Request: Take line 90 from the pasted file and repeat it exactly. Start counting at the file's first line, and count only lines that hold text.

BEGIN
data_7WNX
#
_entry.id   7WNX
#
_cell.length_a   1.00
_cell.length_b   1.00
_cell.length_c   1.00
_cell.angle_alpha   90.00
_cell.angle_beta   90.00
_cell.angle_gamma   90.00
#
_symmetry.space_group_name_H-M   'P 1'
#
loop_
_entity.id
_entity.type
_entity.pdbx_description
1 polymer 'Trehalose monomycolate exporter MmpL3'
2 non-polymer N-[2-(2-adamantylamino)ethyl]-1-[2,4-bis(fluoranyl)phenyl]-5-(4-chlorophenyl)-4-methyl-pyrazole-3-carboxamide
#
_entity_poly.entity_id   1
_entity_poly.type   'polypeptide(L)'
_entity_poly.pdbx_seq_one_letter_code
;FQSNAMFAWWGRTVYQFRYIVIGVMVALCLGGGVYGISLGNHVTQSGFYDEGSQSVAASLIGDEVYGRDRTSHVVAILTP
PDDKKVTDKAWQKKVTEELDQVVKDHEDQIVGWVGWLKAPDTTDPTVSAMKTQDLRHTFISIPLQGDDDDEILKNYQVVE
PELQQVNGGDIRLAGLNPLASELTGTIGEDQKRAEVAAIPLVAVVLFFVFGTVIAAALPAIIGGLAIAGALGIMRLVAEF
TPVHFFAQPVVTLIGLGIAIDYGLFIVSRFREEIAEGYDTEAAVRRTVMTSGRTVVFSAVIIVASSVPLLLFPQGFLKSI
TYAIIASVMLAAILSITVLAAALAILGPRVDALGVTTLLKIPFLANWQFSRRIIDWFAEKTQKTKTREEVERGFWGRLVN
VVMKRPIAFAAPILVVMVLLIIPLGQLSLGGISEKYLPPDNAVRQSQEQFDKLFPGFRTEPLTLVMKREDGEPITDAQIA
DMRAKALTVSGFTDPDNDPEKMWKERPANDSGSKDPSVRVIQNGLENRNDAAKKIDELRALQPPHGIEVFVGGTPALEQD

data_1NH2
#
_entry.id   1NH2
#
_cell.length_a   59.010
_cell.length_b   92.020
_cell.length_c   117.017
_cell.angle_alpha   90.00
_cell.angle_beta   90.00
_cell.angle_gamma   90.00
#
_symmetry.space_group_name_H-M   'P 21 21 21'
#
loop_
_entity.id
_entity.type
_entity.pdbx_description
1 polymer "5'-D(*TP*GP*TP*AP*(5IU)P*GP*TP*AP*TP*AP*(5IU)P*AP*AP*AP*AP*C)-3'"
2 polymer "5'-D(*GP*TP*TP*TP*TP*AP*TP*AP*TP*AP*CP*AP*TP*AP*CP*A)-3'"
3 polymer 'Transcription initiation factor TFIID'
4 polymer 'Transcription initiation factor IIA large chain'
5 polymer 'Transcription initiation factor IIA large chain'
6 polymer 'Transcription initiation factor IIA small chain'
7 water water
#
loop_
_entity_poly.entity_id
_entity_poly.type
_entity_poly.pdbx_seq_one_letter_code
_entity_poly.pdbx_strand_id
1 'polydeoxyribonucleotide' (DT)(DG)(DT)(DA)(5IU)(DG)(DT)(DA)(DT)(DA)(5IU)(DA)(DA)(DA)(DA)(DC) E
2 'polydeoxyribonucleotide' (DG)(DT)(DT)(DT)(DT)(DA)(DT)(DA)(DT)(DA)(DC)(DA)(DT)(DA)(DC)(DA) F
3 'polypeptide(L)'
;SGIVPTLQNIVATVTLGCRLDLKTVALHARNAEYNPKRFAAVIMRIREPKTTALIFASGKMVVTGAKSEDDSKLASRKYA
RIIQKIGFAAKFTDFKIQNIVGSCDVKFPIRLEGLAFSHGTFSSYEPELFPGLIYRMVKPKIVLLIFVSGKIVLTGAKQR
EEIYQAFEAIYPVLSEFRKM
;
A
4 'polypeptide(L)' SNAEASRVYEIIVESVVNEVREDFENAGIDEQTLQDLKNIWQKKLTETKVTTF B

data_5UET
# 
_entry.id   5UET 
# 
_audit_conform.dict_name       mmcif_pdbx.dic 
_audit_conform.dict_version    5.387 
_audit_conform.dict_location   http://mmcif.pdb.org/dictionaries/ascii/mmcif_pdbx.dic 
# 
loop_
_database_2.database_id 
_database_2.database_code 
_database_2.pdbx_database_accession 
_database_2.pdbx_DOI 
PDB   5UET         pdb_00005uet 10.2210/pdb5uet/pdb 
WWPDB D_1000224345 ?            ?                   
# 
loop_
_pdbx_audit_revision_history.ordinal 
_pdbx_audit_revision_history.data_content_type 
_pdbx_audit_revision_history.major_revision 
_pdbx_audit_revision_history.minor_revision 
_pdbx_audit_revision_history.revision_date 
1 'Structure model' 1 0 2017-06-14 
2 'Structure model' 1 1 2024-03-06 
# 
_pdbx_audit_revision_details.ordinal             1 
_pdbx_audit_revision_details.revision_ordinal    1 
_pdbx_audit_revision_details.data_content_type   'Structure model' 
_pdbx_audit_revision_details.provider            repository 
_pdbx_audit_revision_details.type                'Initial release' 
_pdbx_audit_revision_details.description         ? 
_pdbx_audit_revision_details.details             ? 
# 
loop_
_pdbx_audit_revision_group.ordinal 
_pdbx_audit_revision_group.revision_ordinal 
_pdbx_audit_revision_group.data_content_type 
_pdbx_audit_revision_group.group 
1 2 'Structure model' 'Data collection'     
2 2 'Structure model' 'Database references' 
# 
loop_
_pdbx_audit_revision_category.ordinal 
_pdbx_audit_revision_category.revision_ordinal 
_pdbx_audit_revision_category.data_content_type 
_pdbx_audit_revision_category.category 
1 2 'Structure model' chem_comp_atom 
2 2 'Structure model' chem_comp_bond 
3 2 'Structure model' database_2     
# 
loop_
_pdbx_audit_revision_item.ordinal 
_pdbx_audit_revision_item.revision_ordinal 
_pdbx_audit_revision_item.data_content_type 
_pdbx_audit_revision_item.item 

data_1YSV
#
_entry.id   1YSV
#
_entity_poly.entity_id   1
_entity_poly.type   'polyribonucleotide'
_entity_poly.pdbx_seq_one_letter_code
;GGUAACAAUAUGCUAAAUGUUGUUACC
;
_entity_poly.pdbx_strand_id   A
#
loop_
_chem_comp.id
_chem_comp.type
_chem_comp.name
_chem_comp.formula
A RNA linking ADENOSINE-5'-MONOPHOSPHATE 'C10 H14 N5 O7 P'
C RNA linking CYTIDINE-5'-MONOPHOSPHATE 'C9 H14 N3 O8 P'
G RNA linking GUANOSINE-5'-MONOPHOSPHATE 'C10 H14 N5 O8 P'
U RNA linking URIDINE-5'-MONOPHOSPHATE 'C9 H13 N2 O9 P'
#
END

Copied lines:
_pdbx_audit_revision_history.minor_revision 